Thursday, May 9, 2013

Grand Canyon Stories

What kind of story are you living?
Every day we write our story. The way we live and the choices we make help to determine how that story unfolds. Three EMH students, along with EMH instructors Ben Little and Carmen and Linsey Curro, recently took an in-depth look at their stories on a ten-day backpacking trip in the Grand Canyon.

With story as the theme of the trip, the group read through the book A Million Miles in a Thousand Years by Donald Miller. “God calls us to a greater story,” said EMH Director Ben Little. “He has things for us to do in this greater story, but often we settle for much less, living out of selfish desires and fears.”

“We really encouraged the students to look at their stories and write down their observations and thoughts,” added Linsey Curro. “Each student had insightful thoughts to share with us at our debriefs.”

In a great story, characters who want something are willing to overcome conflict to get it. Who are we as characters in this greater story? And how is God transforming us through conflict?

Conflict started early for the students with their first night camping on the rim of the Grand Canyon. Expecting warm weather all week, the group was not prepared for a night of 12 degrees and wind chills below zero. Though the weather did become warmer, the physical conflict continued: the students had to descend 5000 feet from the rim down to the Colorado River, then back up, covering a 25-mile loop. Learning from last year’s course, the group arose early each morning and began hiking before sunrise. This made a huge difference in their speed and comfort of travel. The group hiked 3 to 6 miles every day but arrived at their campsites by early afternoon, allowing more time to talk, study, enjoy one another, and play in the rivers and waterfalls along the way.

“My favorite part was hiking all morning in the heat and getting rewarded by the cool water at our camps,” said Junior Becca Wade. Senior Micah Ritschard added, “I was inspired by the grandeur of the canyon and by the boundless creativity of God in the sunset.”

The physical challenges—steep and difficult hiking, carrying heavy packs, cooking and sleeping outdoors, and going without comforts they were used to—set the stage for deeper discussions about life and story. Conversations often focused on God’s ability to redeem past failures, wounds, and regrets. Mr. Little commented: “We had several nights of deep sharing and intense prayer for each other. The students were really vulnerable in talking about their pasts, sharing areas in which they want to grow and see God redeem.” As God began to heal their pasts, they discussed how they could be part of writing a greater story for their lives.

The course was transformational for Senior Tori Houseknecht.  The challenges and discussions of the course sparked a desire to begin to live seriously in her relationship with Christ and live a greater story. As an expression of her new-found commitment, she was convicted to be baptized. After a lot of prayer and a two-hour conversation with Mr. Little, he baptized her in the Colorado River.

“Baptizing Tori was a big highlight of the course for me,” said Mr. Little. “It was an honor to be able to talk about what baptism means and the journey of being a follower of Christ.”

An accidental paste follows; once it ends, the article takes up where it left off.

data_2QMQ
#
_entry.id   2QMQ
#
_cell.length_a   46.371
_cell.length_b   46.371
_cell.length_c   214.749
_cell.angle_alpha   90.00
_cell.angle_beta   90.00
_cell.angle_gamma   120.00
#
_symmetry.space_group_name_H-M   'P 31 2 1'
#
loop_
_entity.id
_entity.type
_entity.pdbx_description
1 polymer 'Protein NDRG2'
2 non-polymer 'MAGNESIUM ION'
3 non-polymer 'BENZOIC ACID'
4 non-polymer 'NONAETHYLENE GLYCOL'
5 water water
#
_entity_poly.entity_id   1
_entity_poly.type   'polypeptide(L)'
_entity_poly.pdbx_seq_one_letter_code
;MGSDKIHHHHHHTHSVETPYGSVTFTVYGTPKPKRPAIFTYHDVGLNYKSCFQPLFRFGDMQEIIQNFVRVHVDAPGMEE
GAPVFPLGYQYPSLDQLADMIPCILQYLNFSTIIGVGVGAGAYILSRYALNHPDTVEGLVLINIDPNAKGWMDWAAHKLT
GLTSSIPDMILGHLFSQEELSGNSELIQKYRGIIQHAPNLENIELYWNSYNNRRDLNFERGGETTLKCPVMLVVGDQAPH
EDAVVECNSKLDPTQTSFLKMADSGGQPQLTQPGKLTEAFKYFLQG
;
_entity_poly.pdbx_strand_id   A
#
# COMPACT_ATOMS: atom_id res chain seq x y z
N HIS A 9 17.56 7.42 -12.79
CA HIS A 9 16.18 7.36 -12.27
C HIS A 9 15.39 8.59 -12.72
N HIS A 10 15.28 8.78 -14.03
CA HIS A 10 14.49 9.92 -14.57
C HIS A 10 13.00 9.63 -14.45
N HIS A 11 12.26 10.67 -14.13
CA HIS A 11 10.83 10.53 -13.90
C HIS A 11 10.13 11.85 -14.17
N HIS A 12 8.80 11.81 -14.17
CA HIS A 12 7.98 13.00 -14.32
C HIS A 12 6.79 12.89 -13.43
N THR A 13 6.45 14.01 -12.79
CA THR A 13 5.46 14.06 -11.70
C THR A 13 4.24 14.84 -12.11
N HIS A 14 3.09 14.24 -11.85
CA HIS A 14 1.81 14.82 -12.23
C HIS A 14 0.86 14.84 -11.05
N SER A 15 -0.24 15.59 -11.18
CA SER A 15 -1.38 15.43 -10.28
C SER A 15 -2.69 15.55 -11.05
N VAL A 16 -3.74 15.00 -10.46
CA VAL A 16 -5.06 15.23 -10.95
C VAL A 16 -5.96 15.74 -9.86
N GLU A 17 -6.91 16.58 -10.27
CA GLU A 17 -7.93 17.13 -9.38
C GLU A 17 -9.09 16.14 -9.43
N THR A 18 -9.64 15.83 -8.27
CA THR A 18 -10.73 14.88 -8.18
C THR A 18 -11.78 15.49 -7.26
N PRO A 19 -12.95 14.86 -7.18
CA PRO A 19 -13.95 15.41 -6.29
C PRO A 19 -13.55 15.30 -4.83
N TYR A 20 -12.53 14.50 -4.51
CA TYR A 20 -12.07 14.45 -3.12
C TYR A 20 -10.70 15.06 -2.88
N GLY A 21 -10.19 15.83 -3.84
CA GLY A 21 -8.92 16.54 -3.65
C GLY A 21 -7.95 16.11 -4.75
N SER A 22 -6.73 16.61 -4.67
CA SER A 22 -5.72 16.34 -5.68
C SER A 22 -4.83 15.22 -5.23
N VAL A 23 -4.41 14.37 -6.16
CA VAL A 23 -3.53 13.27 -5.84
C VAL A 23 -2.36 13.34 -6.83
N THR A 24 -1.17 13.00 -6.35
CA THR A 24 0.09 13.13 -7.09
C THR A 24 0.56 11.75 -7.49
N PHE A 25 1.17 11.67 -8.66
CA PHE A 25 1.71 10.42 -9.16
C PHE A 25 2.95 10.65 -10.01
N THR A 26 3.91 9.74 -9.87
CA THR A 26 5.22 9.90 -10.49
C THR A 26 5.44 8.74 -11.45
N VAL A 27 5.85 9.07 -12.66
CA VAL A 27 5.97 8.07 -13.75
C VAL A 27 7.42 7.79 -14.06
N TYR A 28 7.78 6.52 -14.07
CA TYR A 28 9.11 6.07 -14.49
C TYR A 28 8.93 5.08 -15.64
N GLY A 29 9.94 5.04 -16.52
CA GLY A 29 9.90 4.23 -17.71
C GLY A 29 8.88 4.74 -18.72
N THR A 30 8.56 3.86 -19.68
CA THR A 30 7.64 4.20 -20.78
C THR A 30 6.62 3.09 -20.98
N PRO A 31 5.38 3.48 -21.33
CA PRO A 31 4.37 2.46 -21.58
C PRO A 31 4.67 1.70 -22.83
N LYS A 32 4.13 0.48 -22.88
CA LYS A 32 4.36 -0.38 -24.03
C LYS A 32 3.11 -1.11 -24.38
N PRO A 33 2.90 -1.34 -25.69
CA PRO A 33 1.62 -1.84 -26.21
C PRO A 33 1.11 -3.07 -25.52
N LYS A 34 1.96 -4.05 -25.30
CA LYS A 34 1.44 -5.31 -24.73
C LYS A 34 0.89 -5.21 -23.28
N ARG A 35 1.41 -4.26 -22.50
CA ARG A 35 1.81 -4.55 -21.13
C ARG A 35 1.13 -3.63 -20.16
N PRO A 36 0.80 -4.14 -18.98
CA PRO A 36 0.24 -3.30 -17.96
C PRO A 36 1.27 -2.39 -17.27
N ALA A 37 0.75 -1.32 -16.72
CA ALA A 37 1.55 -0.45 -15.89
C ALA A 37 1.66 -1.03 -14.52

Near the end of the course, the students went on their own for an 18-hour overnight solo, which gave them opportunity to be alone with God, processing some of the ideas they had been discussing on the trail all week. The instructors challenged them to think about what they wanted to take back with them to life after the course.

This solo time became one of the most transformational points of the course, especially for Becca Wade. As she later shared with the group, she had been struggling all school year with some doubts and questions, feeling distant from God. During her solo time, God clearly and directly spoke to her through specific scriptures, even to the point of describing her physical surroundings. This became a very personal time of hearing from God, a time of finding hope and healing.  

In the context of story, Mr. Little said, “life is very much like hiking in the Grand Canyon. When you think about traversing the entire canyon, it is so overwhelming. You say, ‘There is no way I can do that. It is too steep, too long. I am not strong enough. This weight I am carrying is too much.’ But when you take one step at a time, one day at a time, you are able to do it. This story of life is about taking the next step. God gives me the strength for this moment and then the next. He tells us not to worry about tomorrow. Just be content for today.”

Tori couldn’t agree more. The biggest lesson she learned from the course? “Live in the now, not in the future."

To see more pictures from the 2013 Grand Canyon course, visit the Ekklesia Mountain High Facebook page here.

Ekklesia Mountain High (EMH) is a wilderness program of Darren Patterson Christian Academy offered to high school juniors and seniors that integrates approximately 40 days of wilderness adventure and training plus an international mission trip into the school year. For more general information about EMH, please click here.  

Butterflies and Mastodons

Cassandra in research mode...

by Lily Mason, 4th Grade

One day we were going to have a field trip to the Nature and Science Museum in Denver.  When we got there we had lunch.  Then we went to the IMAX movie theater at the museum.  We watched a movie called Flight of the Butterflies.  It was awesome!  The next thing we did was go with our group and look around. My group went to the space place first then the gems and minerals.  The next thing we went to a special place that was the Mammoths and Mastodons.  It was awesome!  My favorite thing was the saber-tooth tiger. I took a picture by it. Then when it was over we went to the animal place. Then we went to the dinosaur place.  Then we went to the gift shop.  The things there were way overpriced… On the way home we went to Wendy’s.  I hope to go again!

by Misty Burdges, 4th Grade

The authors (right and center) with Kadyn. 

The 4-6 field trip was SO MUCH FUN!!  First we drove there. I rode with my dad, Lily’s mom, Lily, and Dezi.  We had so much fun in the car!  It took awhile to get there.  When we got there, my dad and I forgot out lunch, and bought pizza, a pretzel, Mtn. Dew, and root beer.  We saw Mammoths and Mastodons, Wildlife, and rocks and minerals.  We watched a movie at IMAX.  It was about butterflies.
Tori captures a moment overseen by a ? (big bird!)
Three butterflies came out of nowhere and popped in my face!  We saw lots of things.  A security guard came up to me and asked if I was a superstar!  He asked me to give him an autograph!  …Stuff at the gift shop was expensive. On the way we went to Wendy’s. The trip to the Denver museum was fun.